Managing Loss

By Richard Reilly, PhD, Core Faculty in the Counseling Psychology Department October 05, 2015

Mental Health Tips from William James College Faculty: Managing Loss

The experience of loss, and its frequent companion, grief, have perhaps always been captured most poignantly by poets and lyricists, yet mental health care providers are often left with the daunting task of trying to help those who have suffered a loss comprehend it, work through it and eventually come to an acceptance of it – particularly when they have had difficulty doing so on their own.

Loss encompasses a wide variety of interpersonal experiences – prominent among them are death, divorce (or termination of any highly significant relationship), and estrangement or isolation from one’s community. Additionally, it can result from more intra-personal experiences, such as confrontation with the inevitabilities of aging, sickness and our own mortality, or facing major disappointments or setbacks in valued pursuits. Loss can also include diminution of faith in the world as a safe, predictable and meaningful place, often in reaction to trauma or disaster.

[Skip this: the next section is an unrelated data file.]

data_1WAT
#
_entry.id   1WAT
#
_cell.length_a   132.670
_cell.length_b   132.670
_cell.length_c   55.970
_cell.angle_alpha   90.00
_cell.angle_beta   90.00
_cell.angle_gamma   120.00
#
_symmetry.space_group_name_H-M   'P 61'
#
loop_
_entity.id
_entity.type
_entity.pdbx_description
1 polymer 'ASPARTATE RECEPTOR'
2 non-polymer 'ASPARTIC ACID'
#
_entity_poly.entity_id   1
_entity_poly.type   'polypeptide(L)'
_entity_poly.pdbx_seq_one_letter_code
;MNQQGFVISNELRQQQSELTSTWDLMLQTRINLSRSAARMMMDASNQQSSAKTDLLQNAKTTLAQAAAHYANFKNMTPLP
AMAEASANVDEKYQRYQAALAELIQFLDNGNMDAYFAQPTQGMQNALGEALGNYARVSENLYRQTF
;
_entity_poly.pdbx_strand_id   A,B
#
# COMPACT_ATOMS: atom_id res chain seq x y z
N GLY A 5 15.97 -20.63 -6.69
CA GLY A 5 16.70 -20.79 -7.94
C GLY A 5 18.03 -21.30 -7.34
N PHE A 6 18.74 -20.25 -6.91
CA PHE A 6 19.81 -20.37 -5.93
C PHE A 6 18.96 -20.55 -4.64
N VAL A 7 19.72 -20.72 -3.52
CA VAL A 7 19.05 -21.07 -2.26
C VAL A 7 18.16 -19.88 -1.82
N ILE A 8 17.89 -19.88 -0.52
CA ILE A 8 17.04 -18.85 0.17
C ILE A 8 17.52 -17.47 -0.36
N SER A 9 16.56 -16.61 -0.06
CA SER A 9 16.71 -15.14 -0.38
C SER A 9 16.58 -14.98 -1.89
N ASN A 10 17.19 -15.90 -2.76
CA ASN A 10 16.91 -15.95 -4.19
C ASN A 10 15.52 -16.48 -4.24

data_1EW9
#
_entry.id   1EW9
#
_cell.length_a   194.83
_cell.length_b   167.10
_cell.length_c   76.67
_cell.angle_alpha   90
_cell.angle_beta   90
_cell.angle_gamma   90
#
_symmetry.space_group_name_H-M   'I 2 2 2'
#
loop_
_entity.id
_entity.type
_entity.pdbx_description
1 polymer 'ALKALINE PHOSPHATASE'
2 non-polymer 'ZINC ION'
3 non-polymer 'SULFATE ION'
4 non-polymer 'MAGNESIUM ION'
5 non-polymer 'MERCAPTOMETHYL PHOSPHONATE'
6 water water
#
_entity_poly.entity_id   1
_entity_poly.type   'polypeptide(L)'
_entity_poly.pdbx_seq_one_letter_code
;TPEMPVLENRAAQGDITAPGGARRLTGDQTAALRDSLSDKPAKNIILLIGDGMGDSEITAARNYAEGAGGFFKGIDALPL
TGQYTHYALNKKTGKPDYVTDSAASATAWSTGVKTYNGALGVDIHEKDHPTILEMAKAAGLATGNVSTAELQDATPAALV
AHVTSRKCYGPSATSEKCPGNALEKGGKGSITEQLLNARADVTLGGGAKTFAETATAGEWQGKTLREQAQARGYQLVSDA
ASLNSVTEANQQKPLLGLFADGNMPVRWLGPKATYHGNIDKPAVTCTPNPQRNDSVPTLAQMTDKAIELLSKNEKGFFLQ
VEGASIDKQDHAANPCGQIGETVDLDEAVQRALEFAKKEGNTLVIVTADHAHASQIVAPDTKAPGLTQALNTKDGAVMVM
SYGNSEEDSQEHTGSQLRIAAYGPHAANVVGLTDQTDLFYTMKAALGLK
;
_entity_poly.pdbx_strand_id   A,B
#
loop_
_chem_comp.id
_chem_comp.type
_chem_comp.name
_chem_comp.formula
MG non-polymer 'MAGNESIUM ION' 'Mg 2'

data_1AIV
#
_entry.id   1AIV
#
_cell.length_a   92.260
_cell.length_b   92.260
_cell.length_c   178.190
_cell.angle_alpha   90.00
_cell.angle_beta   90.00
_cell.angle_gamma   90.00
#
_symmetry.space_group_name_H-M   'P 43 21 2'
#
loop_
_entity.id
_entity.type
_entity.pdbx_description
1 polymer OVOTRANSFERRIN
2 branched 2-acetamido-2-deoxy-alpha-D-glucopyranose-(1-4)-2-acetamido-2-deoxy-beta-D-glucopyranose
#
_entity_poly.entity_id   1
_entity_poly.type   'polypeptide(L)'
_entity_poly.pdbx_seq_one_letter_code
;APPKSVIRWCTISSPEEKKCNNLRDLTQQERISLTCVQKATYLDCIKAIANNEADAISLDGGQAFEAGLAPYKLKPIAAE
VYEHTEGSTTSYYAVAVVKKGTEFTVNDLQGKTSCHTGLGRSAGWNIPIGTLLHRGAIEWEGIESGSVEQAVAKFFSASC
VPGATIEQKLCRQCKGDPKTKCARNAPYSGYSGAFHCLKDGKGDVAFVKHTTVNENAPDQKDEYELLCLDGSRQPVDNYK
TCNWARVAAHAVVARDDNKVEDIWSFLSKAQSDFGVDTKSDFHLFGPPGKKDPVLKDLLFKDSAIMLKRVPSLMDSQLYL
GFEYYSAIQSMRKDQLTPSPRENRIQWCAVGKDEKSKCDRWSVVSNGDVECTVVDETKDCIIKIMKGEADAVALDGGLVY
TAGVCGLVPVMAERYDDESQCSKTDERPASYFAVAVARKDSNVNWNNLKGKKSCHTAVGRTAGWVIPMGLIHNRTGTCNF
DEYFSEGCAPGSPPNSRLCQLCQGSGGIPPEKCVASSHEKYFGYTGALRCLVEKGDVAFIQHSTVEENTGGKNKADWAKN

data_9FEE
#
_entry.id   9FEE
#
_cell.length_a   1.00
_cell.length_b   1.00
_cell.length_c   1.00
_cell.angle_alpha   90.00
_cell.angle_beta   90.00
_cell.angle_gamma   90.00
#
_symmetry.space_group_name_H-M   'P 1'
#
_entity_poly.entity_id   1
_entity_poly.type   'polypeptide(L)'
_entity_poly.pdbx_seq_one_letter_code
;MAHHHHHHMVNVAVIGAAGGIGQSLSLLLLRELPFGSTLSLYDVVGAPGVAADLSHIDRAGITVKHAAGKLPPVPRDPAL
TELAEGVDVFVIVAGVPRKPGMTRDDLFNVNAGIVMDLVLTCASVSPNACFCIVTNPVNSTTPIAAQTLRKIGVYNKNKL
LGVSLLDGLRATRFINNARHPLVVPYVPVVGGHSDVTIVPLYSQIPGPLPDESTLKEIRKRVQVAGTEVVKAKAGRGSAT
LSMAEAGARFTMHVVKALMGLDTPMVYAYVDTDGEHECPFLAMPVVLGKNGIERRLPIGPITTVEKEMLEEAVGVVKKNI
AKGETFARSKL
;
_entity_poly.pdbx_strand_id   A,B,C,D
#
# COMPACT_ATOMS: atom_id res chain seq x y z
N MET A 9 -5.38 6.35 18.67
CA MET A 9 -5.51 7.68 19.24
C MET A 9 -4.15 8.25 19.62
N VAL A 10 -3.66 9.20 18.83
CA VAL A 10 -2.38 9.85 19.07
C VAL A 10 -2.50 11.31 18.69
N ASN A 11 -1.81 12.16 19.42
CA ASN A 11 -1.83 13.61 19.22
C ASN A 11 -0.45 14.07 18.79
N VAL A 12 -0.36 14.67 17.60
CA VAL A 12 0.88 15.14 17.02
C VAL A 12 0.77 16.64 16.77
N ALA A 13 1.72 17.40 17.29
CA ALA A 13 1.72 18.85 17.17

Once a loss has occurred, a wide range of emotional reactions can follow- sadness, of course, but also a profound sense of loneliness, disappointment, self-blame, powerlessness, shame, guilt, emotional numbing and disbelief, to name but a few. Anger can also be prominent. 

Many things can interfere with grieving such as: messages from others to “get over it;” a high degree of dependency on the lost person or highly valued set of circumstances; or, a belief that the loss means an end to a singular and vital personal resource. In addition, one might experience ambivalence about the loss, or a significant degree of difficulty in accepting its reality. These interferences, if protracted, can have significant social, developmental, educational and occupational consequences. Left unaddressed, they can result in a myriad of physical and/or psychological symptoms. 

Tips for Helping People Cope with Loss:

  • Assist them in recognizing, naming and exploring their experience. 
  • Provide information about the customary course of, or response to their type of loss, while also validating their unique, individual experience. 
  • Re-grieving, sometimes with the use of such items photos, films, journals, visits, can be used as tools in giving meaning to and gaining mastery in response to the loss. 
  • Work toward helping people accept the loss, including all the attendant emotions. 
  • Encourage the involvement of others who can provide support – family and/or close friends, as well as referral to a support group. 
  • Be present and available and listen.